Ashok Selvan and Shanthanu Bhagyaraj make engaging presence in a film that takes a simple storytelling method to talk about politics involved in cricket
Ashok Selvan and Shanthanu Bhagyaraj get together for Blue Star, a cricket-based drama that delves into what happens in sports beyond the pitch. At one point in the film, Ranjith’s (Ashok Selvan) ardent Christian mother (Lizzie Antony), who is against her son playing cricket, asks, “Indha ooruku perumaiya panjam?” (Is there a shortage of pride in this village?). The dialogue might be said casually in between what may seem like a common household argument. But in Blue Star, which is presented by filmmaker Pa Ranjith and features an unabashed splash of BR Ambedkar and Buddha imagery, the tone with which the word “pride” is uttered can be understood with a clear subtext. And thus begins the drama in Blue Star, which is essentially the rivalry between two cricket teams, Blue Star, captained by Ranjith, and Alpha, whose head Rajesh (Shanthanu Bhagyaraj) hails from a slightly privileged caste background. But as situations turn around and the teams are forced to join forces against a common opponent, Blue Star becomes a film that essentially wants to talk about politics in sports, but gets its honest intentions meddled with elaborate sequences and too many other pertinent issues just being brushed on the surface.
Debutant filmmaker S Jayakumar takes on big responsibilities to talk about the intersectional politics that is prevalent in sports. Set against the backdrop of Arakkonam in Tamil Nadu, and though there is no insufficiency of Ambedkar images, the director chooses to establish the households of Rajesh and Ranjith in a clever manner, informing the hierarchical ladder they fall under. On the other hand, Anandhi (Keerthi Pandian), Ranjith’s love interest, brings a gender-based perspective to the arena. As much as the portions she comes in fit well into the narrative and pass the sexy lamp test, her role cut short in the later crucial portions of the film does not withstand being called a strong woman character. However, the same cannot be said for other supporting characters. Bagavathi Perumal as a celebrated former Blue Star player, Ilango Kumaravel as an empathic father, Prithvi Rajan as a brother who wears his heart on his sleeve, and Lizzie Antony as a god-fearing mother make up for good support, with each of them contributing to the other development of the story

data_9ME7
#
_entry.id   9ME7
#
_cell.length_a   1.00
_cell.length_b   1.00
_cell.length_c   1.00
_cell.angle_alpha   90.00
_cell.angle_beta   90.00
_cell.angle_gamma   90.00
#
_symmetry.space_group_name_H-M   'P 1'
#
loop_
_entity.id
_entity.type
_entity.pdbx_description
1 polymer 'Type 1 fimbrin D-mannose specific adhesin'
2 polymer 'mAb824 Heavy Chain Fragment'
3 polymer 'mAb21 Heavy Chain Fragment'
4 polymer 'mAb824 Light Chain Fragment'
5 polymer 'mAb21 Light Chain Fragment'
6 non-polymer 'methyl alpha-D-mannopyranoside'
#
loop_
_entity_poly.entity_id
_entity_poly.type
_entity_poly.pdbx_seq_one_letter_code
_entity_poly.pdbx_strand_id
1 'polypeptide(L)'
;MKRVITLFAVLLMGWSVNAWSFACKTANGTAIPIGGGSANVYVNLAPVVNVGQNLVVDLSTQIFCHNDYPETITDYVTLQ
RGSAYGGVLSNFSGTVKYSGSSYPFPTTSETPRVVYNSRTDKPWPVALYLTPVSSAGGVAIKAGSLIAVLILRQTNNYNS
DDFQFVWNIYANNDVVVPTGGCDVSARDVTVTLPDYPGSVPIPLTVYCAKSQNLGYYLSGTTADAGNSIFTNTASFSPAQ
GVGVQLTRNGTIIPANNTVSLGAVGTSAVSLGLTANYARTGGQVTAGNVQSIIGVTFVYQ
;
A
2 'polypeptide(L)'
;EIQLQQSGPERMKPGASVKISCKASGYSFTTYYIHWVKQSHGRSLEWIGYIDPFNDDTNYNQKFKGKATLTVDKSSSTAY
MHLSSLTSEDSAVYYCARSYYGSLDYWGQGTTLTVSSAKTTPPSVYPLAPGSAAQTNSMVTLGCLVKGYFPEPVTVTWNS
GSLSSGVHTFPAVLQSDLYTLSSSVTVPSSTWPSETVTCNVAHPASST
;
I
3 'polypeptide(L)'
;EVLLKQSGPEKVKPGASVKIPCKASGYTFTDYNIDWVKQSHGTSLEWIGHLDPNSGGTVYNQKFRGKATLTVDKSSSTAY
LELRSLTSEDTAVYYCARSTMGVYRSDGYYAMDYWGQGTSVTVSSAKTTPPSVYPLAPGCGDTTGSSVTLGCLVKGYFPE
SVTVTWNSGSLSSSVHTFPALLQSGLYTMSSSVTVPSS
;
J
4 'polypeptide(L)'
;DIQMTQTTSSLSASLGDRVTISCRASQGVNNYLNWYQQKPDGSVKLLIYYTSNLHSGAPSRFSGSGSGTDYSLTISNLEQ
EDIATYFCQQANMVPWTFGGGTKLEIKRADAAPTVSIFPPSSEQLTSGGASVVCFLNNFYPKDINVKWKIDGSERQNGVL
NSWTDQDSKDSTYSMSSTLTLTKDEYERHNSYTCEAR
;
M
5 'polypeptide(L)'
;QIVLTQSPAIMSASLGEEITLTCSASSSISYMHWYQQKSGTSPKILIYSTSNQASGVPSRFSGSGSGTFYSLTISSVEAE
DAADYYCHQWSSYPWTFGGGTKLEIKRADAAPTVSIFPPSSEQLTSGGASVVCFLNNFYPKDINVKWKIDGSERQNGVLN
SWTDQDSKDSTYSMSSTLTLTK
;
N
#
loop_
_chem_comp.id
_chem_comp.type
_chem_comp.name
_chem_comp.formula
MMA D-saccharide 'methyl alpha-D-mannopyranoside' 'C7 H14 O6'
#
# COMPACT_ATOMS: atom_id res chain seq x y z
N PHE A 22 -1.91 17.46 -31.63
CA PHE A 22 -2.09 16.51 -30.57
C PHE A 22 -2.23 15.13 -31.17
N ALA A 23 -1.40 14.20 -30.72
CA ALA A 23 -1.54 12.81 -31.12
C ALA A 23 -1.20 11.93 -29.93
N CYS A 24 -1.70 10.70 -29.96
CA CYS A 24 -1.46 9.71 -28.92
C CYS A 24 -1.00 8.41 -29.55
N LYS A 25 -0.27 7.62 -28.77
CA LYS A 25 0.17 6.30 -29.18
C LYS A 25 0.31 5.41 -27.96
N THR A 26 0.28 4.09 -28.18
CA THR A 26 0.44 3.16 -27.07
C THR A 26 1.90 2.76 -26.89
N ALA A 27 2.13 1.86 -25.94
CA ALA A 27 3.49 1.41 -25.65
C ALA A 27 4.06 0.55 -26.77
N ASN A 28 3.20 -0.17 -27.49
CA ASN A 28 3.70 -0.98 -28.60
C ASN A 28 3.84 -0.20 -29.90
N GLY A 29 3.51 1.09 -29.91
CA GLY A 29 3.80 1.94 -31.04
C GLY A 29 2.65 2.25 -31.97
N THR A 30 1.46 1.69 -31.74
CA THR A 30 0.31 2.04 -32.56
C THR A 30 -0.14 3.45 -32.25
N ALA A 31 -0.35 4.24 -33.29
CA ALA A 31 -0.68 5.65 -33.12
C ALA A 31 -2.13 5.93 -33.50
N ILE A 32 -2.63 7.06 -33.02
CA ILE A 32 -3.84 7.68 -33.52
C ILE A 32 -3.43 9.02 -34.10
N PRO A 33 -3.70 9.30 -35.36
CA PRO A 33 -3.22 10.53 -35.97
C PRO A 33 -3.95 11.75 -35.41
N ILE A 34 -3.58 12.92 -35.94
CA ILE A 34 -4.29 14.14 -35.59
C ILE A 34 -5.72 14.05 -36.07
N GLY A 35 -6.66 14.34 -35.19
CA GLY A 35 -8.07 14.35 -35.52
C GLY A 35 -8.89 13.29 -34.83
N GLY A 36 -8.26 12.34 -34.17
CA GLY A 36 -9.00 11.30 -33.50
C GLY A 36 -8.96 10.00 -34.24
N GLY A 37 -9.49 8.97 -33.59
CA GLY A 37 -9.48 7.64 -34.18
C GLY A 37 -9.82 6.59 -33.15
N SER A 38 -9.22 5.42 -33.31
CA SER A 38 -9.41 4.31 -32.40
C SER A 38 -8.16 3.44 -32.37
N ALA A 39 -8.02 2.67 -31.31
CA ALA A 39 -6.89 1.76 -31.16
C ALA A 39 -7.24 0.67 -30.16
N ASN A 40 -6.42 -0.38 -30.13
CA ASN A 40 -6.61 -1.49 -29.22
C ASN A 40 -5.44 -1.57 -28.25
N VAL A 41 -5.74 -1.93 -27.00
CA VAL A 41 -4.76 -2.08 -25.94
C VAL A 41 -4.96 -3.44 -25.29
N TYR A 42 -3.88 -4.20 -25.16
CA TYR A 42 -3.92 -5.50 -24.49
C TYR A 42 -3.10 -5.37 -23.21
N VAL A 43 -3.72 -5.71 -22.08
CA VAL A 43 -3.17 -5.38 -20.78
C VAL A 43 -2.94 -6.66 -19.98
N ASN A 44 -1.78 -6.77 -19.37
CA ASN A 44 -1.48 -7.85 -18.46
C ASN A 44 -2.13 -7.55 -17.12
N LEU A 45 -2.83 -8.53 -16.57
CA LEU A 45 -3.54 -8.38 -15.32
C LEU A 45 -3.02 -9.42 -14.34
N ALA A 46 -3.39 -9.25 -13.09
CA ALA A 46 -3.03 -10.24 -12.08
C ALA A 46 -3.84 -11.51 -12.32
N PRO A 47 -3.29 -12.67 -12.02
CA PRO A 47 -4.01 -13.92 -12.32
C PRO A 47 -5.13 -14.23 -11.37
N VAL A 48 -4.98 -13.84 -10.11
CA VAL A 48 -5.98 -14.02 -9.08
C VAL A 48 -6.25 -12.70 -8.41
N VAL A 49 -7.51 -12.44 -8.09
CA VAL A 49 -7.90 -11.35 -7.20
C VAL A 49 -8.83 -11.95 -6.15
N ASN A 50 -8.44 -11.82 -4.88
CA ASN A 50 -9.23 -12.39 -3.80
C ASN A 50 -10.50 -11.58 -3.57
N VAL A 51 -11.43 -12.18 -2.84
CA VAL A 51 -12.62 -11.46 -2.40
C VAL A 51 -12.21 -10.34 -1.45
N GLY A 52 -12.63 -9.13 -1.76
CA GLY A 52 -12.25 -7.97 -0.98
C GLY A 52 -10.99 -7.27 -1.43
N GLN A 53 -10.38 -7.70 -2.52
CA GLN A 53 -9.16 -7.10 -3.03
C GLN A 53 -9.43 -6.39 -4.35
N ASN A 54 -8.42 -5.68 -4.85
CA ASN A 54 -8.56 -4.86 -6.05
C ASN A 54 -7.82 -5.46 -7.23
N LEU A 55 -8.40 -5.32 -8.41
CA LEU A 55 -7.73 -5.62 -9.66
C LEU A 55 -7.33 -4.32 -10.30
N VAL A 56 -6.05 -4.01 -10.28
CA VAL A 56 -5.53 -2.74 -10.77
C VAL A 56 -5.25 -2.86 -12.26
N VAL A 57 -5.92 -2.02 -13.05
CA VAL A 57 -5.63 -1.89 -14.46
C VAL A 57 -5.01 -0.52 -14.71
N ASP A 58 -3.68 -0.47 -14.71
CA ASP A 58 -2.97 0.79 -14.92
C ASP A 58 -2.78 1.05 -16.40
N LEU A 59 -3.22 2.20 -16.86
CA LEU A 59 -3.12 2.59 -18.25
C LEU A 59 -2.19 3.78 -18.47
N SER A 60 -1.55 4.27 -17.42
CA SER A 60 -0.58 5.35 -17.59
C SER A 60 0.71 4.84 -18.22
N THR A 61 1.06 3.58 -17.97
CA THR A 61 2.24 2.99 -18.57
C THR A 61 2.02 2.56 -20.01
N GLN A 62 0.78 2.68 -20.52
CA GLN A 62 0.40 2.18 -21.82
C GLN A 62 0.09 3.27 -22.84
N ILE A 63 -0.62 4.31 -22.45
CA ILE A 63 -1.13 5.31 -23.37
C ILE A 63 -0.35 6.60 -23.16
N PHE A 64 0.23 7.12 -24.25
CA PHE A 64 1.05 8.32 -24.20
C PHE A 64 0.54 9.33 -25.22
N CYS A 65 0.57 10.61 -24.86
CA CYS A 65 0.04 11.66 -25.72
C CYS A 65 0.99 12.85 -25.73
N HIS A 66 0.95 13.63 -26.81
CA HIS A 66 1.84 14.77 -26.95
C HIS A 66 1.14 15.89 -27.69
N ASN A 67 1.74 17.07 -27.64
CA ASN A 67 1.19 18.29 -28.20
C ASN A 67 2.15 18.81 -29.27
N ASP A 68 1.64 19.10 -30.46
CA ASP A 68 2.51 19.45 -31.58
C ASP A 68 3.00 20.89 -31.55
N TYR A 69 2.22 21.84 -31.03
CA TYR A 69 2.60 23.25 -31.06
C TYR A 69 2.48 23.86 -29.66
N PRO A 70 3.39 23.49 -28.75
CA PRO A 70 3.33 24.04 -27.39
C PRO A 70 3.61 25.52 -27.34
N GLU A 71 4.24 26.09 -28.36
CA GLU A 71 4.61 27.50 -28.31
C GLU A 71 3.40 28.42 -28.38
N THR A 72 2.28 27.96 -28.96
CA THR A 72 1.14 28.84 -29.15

If a wall was the topic of contention in Pa Ranjith’s Madras, a cricket ground is one in Blue Star. Jayakumar does not leave the grip of the sports element in the film and honestly tries to balance the sportsmanship and the dirty business that elitism and casteism bring to the table. In one instance, a star player pats the back of his opponent, who delivers his best on the pitch. There is one scene that subtly shows this, but the film wants to make its point and goes on to have an elaborate scene minutes later.
Ashok Selvan and Shanthanu play their characters with ease and utmost conviction. If Ranjith, who faces discrimination, transforms into an angry young man, Rajesh’s cycle of oppression comes back to him, and that’s when the real film kicks off. And Shanthanu does it with utmost conviction, underplaying his character, making it the most interesting part of his acting. On the other hand, Ashok Selvan carries the weight of the film on his shoulders. There is a clear distinction he brings as the lead that eventually translates into an honest performance onscreen. But it’s sad to see the skin darkening of the actors, ignoring the politics of colour and imagery that have been going on for a while.
While the intentions might be good, Blue Star’s chain of events that take us through the story is rather simple or too elongated. There are multiple matches and multiple opponents for our heroes, and sometimes you tend to grow tired of cheering them up.
Blue Star might have its shortcomings, but the film cannot be disregarded merely for those. There are moments that show the true spirit of the sport, but there are also stretches that warrant a re-edit and chopping. The constant battles and absence of mounting tension rob Blue Star of the adrenaline rush sports dramas give. But Blue Star is an honest attempt at portraying cricket politics, but with a rather simple storytelling.